Call for independent inquiry over Holyrood harassment
An independent review of the "culture" of the Scottish Parliament must be held if concerns about sexual harassment are to be resolved, a Labour MSP has said.
Monica Lennon said reports about harassment at Holyrood were "sickening but unfortunately not surprising".
First Minister Nicola Sturgeon has asked her top civil servant to review how government approaches the issue.
Her deputy John Swinney told MSPs that "the conduct and behaviour of men" had to change across society.
Representatives from all parties met Holyrood's Presiding Officer Ken Macintosh to discuss how to tackle the problem, agreeing on a "zero tolerance" approach.
Ms Sturgeon added that if the right actions are taken, this could be "a real watershed moment where we see deep-rooted cultural change".
The SNP is currently investigating complaints of inappropriate behaviour by two parliamentarians.
Parliamentary authorities have stressed that the number of cases reported to them has been "very low". BBC Scotland understands three complaints have been recorded in the 18 years since devolution.
'Conduct of men'
A topical question was tabled on the matter at Holyrood, which Mr Swinney said he was responding to as the most senior man in the government to underline that it is men who must change their behaviour.
The deputy first minister said: "It is up to men to make these changes, and men must examine their own behaviour. Sexual harassment or abuse in the workplace or anywhere else is completely unacceptable and must stop, just as the underlying attitudes and inequalities that perpetuate it must also stop.
"No-one, staff or member of parliament, woman or man, should ever have to put up with harassment or abuse."
Mr Macintosh and the parliament's chief executive, Sir Paul Grice, issued a statement on Monday saying a dedicated phone line for people to report harassment would be set up and an anonymised survey carried out.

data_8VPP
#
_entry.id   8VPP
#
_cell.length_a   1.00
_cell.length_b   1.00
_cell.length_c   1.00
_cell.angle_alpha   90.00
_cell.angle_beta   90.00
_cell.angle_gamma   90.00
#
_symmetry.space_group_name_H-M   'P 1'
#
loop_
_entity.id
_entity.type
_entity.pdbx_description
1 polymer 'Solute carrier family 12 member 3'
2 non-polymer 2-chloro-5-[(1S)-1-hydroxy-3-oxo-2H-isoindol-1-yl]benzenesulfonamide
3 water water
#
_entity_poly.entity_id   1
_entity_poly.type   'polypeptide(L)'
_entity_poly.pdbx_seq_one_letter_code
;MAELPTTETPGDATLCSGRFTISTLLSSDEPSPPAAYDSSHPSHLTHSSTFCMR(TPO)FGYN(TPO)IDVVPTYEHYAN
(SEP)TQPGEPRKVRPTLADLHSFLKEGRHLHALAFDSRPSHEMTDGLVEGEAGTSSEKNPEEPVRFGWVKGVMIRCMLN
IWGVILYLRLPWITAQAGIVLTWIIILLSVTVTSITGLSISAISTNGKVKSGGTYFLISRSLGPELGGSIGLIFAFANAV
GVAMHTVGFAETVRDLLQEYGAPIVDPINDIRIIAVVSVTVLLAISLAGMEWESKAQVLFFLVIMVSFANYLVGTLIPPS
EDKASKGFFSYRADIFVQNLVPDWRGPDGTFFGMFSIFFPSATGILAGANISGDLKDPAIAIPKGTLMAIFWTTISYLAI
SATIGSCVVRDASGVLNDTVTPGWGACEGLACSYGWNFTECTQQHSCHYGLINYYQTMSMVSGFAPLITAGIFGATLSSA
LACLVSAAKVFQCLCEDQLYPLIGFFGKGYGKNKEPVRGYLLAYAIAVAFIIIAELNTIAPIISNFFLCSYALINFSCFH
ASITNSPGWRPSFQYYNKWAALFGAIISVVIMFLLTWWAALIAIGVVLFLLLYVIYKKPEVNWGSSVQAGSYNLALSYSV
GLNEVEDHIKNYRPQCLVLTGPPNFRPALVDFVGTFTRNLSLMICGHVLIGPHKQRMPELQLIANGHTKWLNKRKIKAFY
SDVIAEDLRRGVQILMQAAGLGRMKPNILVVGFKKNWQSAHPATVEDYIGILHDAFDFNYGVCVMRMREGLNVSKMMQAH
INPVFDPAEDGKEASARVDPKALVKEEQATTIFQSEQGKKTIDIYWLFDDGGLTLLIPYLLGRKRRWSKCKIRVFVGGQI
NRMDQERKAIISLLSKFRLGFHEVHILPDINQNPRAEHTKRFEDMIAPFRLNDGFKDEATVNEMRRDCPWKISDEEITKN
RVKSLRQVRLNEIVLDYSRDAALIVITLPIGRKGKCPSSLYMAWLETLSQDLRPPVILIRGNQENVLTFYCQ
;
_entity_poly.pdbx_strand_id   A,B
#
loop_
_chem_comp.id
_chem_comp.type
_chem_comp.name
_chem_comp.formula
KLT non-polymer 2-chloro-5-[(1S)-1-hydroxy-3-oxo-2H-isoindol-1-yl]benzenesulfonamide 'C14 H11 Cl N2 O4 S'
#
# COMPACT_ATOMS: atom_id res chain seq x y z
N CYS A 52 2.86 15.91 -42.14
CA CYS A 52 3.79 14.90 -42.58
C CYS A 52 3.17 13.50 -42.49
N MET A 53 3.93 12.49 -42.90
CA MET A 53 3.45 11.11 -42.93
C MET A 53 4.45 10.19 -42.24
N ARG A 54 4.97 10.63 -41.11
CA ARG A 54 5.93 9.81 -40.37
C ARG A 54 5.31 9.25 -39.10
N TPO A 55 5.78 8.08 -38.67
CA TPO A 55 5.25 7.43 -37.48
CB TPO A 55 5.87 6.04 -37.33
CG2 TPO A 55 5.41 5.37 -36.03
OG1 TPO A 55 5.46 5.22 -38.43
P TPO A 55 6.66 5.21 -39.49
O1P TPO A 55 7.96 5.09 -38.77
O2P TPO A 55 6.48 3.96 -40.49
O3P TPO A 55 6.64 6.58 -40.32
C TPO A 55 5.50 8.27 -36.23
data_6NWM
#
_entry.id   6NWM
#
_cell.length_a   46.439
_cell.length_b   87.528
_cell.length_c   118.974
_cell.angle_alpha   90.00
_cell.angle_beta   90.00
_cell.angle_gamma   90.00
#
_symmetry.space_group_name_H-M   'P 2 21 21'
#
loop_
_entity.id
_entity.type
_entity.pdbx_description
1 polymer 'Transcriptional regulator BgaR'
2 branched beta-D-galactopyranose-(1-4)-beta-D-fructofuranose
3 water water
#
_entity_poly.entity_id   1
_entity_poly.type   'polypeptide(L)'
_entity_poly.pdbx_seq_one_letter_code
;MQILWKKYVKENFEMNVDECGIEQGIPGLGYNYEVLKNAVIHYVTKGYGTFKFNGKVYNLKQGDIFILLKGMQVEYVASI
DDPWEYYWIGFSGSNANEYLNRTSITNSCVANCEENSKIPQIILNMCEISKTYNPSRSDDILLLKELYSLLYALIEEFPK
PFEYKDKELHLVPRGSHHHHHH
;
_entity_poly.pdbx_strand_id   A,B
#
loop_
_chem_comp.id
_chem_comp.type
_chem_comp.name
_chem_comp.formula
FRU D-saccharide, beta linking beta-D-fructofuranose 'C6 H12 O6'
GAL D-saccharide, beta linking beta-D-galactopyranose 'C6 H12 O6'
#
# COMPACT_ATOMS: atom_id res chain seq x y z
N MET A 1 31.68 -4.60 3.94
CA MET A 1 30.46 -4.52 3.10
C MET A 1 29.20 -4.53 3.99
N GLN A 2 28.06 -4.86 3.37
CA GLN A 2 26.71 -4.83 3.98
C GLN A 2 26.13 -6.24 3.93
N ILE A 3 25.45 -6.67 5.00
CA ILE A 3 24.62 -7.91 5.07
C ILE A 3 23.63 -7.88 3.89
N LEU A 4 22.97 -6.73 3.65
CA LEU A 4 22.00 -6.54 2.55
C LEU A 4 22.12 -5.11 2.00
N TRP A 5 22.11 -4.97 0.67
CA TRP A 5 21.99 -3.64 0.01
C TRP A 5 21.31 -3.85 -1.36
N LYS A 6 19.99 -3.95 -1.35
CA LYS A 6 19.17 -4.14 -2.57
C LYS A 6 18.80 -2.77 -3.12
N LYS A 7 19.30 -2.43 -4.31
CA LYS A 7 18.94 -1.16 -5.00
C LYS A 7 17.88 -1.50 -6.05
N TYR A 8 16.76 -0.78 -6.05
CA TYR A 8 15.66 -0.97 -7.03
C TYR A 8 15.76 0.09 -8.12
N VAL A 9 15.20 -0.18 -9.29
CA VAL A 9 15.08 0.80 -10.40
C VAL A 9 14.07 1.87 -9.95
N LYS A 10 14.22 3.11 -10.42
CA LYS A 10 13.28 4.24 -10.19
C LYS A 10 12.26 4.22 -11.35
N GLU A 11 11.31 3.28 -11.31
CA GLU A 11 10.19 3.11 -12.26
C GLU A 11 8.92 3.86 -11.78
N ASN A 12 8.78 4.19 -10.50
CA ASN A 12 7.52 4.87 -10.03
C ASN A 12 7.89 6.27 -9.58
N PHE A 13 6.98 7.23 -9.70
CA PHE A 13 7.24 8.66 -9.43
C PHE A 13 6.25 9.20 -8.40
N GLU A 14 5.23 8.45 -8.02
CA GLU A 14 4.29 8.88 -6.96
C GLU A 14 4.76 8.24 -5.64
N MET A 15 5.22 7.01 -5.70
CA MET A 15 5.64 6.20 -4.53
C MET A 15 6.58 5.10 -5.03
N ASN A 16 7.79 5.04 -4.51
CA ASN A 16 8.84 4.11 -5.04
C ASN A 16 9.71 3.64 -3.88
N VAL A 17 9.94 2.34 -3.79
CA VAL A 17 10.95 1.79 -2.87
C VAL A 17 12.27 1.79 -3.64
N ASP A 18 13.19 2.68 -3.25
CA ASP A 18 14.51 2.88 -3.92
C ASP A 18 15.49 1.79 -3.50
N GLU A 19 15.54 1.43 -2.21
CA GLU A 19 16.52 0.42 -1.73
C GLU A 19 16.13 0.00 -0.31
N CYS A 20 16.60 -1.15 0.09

Ms Lennon said moves like this were "well intentioned", but said parliament "must go further" to a full inquiry.
"Unless we understand how difficult it is for women to come forward with complaints for fear that they will not be believed or supported, and recognise that this is a cultural problem that requires a cultural change then we will never fully resolve this," she said.
"Nothing short of an independent review, informed by women's organisations and trade unions is required.
"Any such review should consider the procedures which are used to report and record incidents and the culture of parliament more generally, given for example that the running of parliament is overseen by all-male groups of MSPs."
Mr Swinney noted that it would be "inappropriate" for him as a government minister to comment on the running of parliament, but agreed that it would be a "good idea" for women's groups to be "closely" involved in work.
The education secretary noted that the permanent secretary, Leslie Evans, had agreed to review internal processes in the government on the specific request of the first minister. Mr Swinney added that "it's important that our attitudes change within society".
Ms Sturgeon and Mr Macintosh later held an "urgent meeting" with representatives other parties to discuss the issue.
The presiding officer said the meeting had been "very constructive", saying: "The parties unanimously endorsed a zero tolerance approach to harassment and sexual misconduct in the workplace and we hope this sends a clear and powerful message not only to those working at Holyrood but to wider society."
He subsequently wrote to all building users saying that the dedicated phone line for reporting abuse would be operational before the end of the week, and saying all parties had agreed to proceed with an anonymised survey.
Parliament's diversity and inclusion board is to revisit procedures for reporting and investigating harassment, and the standards committee is to examine the code of conduct for MSPs "to ensure it remains fit for purpose".
Ms Sturgeon told BBC Scotland that "we are at a pivotal moment where we can change this culture for the better".
She said: "I think potentially this could be a real watershed moment where we see deep-rooted cultural change. I've been a woman in politics for 30 years, I know that in politics and other walks of life this is the kind of behaviour that women have felt they just have to put up with.
"And this is a moment I think where we can say no, we don't just have to put up with this. We have the potential now, if we do the right things in the right way, of really changing this culture."
Scottish Conservative leader Ruth Davidson was unable to attend the meeting, but met Mr Macintosh earlier in the day.
She said there had not been evidence of a "widespread problem", but said: "We have got to ensure that anyone who has had an issue feels they are able to come forward and able to report it, so we are able to know about it and able to act."